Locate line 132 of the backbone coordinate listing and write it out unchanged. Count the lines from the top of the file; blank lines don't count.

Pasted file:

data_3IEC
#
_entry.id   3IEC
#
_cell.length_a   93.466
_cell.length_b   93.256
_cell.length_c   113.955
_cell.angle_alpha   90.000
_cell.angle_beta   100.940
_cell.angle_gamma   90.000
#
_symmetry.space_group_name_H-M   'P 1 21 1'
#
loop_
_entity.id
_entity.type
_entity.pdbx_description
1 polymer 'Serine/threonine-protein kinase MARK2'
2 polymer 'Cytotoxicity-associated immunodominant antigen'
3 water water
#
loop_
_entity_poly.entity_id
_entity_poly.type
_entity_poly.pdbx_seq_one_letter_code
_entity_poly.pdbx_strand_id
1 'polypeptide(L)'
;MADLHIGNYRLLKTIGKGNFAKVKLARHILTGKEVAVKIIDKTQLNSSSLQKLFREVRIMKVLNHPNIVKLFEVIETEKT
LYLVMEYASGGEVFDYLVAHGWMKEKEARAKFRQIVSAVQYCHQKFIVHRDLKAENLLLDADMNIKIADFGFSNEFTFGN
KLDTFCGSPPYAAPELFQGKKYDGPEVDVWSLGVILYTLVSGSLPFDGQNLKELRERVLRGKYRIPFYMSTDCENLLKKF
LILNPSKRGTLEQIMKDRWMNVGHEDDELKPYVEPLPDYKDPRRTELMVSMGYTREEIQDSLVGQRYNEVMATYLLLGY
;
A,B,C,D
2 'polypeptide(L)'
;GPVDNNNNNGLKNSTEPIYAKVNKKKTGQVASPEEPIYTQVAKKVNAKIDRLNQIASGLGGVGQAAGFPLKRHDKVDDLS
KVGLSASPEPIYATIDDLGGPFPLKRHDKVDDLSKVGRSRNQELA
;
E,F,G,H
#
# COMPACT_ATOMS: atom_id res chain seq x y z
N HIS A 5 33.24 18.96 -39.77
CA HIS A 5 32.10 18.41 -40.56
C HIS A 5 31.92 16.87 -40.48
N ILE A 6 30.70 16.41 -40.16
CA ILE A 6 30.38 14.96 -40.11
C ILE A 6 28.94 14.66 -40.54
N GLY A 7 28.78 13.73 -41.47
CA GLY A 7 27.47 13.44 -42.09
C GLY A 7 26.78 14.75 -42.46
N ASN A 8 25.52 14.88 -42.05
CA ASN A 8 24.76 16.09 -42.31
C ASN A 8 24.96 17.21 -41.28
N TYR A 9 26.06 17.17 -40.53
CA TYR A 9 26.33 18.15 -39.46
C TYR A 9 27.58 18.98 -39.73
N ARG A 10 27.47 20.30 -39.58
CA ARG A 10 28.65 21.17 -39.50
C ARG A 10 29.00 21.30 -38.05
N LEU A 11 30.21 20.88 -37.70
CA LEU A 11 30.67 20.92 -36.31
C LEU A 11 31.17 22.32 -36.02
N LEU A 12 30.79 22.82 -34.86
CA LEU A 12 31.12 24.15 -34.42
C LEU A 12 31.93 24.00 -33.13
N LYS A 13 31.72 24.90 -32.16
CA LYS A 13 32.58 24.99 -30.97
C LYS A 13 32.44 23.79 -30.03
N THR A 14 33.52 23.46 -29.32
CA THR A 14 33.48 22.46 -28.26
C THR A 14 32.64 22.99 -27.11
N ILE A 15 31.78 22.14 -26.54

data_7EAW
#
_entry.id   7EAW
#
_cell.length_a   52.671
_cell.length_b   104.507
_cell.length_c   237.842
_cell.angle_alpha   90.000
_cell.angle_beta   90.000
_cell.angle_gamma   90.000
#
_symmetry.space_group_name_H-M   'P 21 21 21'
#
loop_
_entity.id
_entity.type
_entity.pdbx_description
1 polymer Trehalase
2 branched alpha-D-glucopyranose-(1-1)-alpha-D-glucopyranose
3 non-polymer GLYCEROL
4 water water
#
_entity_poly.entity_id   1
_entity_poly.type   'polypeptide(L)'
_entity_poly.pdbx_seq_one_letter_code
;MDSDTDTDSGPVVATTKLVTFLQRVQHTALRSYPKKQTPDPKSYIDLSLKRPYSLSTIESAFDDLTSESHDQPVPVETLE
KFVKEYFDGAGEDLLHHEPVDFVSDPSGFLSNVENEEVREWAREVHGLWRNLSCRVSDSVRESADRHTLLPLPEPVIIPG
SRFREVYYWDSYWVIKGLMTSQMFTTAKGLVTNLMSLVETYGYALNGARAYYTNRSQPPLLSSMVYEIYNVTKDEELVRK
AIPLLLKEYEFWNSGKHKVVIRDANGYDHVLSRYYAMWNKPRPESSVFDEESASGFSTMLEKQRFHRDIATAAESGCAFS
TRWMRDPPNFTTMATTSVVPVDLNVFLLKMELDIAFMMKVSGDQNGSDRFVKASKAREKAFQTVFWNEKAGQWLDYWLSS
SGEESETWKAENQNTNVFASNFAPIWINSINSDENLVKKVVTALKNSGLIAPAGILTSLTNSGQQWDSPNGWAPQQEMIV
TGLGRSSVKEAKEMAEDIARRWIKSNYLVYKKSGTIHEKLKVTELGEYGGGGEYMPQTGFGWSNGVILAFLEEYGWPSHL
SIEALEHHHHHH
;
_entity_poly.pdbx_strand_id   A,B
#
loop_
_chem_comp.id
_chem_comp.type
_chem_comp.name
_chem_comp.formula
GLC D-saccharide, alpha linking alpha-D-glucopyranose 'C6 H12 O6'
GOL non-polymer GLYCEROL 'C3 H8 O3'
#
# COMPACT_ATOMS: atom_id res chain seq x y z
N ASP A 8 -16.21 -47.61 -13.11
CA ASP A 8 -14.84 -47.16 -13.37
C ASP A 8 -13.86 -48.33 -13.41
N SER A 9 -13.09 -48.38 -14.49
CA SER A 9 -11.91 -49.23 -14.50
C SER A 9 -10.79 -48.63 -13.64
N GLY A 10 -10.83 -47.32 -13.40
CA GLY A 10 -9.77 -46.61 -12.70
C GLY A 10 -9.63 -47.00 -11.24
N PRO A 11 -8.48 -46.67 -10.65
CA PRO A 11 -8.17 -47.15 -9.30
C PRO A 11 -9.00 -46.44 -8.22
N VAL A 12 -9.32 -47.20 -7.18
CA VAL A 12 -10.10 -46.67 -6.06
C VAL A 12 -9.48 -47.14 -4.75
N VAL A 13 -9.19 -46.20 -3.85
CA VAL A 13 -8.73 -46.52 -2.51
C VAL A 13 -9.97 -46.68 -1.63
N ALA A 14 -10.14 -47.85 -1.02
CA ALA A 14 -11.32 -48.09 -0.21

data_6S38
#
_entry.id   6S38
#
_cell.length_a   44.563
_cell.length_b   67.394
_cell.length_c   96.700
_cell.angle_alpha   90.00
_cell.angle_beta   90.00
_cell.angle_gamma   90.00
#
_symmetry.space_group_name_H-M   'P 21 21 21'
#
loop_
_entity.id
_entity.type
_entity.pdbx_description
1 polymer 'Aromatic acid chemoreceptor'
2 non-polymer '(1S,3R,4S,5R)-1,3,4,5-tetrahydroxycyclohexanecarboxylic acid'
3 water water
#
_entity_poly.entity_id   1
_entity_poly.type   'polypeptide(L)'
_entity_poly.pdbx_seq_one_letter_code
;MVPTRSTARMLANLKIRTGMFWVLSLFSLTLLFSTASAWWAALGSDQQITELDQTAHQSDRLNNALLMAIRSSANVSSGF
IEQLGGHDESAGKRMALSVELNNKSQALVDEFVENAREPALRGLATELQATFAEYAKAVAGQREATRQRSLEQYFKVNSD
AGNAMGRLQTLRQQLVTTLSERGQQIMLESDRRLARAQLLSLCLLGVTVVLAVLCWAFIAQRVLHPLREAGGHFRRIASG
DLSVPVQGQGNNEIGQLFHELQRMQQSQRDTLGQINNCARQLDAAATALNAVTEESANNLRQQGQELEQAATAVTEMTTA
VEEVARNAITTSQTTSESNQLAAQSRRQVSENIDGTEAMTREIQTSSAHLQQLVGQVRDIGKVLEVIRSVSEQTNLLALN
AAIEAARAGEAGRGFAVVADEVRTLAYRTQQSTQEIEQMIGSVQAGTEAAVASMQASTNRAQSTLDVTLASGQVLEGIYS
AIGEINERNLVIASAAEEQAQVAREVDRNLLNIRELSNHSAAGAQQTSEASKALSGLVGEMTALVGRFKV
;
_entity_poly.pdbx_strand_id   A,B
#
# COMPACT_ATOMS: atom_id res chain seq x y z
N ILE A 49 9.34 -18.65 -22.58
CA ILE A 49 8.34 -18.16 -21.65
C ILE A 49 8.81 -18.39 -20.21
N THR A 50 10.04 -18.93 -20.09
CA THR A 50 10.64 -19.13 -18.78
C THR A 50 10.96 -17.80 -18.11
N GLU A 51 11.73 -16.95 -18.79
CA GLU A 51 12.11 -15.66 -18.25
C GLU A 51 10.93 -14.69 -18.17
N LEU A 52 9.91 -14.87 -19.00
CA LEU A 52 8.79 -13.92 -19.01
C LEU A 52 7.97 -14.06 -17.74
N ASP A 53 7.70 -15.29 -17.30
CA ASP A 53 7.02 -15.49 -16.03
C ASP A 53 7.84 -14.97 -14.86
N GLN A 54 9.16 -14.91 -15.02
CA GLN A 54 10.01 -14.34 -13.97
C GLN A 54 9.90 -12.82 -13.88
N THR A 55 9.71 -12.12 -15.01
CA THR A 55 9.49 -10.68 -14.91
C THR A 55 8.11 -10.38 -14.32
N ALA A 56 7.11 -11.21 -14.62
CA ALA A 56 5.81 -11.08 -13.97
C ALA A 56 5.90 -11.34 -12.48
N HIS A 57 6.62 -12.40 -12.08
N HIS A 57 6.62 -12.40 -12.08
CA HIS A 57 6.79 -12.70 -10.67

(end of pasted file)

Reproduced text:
N VAL A 13 -9.19 -46.20 -3.85